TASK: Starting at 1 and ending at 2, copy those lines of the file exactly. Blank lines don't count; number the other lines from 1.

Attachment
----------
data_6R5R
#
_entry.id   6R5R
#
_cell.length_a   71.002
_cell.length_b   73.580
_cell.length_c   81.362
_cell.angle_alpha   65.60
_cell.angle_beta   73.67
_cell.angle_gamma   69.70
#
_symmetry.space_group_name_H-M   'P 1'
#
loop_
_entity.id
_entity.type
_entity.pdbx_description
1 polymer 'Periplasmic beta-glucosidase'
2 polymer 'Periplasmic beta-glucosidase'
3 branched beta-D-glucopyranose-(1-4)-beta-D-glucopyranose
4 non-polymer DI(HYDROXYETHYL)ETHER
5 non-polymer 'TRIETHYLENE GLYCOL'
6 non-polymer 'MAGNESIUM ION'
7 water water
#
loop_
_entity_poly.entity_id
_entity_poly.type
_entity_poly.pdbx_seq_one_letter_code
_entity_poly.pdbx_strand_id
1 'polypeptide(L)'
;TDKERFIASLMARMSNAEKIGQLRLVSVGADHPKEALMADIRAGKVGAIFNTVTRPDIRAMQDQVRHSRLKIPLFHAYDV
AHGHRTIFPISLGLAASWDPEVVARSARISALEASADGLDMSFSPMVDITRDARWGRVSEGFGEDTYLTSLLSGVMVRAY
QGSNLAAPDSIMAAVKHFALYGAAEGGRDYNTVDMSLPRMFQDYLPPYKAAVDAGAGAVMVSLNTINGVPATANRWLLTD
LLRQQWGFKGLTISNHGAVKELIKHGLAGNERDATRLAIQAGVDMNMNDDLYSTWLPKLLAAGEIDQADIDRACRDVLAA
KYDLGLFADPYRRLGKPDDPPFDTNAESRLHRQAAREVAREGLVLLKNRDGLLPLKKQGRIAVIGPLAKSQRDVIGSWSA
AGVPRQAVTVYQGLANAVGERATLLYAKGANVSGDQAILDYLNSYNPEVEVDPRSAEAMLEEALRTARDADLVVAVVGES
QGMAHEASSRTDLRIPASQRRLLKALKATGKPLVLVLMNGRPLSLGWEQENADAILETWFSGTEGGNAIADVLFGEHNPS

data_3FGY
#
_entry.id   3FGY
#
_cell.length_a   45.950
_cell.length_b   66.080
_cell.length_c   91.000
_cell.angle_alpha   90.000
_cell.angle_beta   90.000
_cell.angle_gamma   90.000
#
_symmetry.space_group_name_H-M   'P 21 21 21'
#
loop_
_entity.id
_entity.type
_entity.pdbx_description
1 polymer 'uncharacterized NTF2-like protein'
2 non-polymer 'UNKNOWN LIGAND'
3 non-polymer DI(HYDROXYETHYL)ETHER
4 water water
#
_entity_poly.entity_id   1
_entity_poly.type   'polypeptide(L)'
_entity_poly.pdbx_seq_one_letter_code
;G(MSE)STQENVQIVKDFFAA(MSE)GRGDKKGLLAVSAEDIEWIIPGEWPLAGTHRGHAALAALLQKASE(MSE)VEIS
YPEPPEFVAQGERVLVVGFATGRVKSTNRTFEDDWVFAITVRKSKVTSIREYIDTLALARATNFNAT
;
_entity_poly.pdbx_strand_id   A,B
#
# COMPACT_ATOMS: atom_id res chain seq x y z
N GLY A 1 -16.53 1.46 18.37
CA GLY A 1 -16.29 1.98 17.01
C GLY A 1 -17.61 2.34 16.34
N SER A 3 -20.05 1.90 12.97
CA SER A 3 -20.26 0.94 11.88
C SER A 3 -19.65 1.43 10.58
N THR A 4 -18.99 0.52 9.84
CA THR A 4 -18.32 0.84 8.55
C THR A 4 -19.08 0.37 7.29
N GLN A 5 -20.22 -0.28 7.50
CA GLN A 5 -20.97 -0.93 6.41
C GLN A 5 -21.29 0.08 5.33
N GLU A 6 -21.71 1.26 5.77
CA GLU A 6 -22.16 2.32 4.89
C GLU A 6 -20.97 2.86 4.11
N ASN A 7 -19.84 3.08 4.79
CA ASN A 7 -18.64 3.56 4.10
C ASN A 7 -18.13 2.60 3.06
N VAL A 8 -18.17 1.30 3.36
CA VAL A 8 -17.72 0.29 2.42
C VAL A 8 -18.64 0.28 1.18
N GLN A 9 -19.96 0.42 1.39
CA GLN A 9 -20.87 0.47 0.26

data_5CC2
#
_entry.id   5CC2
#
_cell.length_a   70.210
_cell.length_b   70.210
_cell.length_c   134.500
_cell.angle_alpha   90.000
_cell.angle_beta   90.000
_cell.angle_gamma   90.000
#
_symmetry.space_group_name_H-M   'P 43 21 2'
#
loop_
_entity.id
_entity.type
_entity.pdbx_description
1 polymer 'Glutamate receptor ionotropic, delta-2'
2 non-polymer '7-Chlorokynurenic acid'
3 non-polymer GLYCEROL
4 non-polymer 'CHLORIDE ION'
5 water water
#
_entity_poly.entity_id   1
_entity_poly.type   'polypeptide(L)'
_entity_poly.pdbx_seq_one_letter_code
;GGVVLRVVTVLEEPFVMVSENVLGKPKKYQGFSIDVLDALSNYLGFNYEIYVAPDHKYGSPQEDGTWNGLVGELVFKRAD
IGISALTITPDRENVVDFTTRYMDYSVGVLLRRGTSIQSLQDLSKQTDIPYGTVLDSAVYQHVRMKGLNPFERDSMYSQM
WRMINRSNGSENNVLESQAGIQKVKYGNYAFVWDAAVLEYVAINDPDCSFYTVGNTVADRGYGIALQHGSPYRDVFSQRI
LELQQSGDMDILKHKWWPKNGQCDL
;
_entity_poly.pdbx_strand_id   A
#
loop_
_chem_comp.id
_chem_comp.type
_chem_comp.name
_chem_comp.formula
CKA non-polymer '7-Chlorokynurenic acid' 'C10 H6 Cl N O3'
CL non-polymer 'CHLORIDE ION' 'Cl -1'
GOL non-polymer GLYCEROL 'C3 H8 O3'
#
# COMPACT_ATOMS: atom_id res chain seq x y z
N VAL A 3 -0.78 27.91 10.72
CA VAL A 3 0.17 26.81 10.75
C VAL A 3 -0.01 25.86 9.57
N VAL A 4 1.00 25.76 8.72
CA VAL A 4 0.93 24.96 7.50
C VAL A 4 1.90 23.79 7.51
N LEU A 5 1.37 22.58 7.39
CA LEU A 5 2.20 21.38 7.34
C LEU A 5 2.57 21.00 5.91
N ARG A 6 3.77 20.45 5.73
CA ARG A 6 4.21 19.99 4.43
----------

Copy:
data_6R5R
#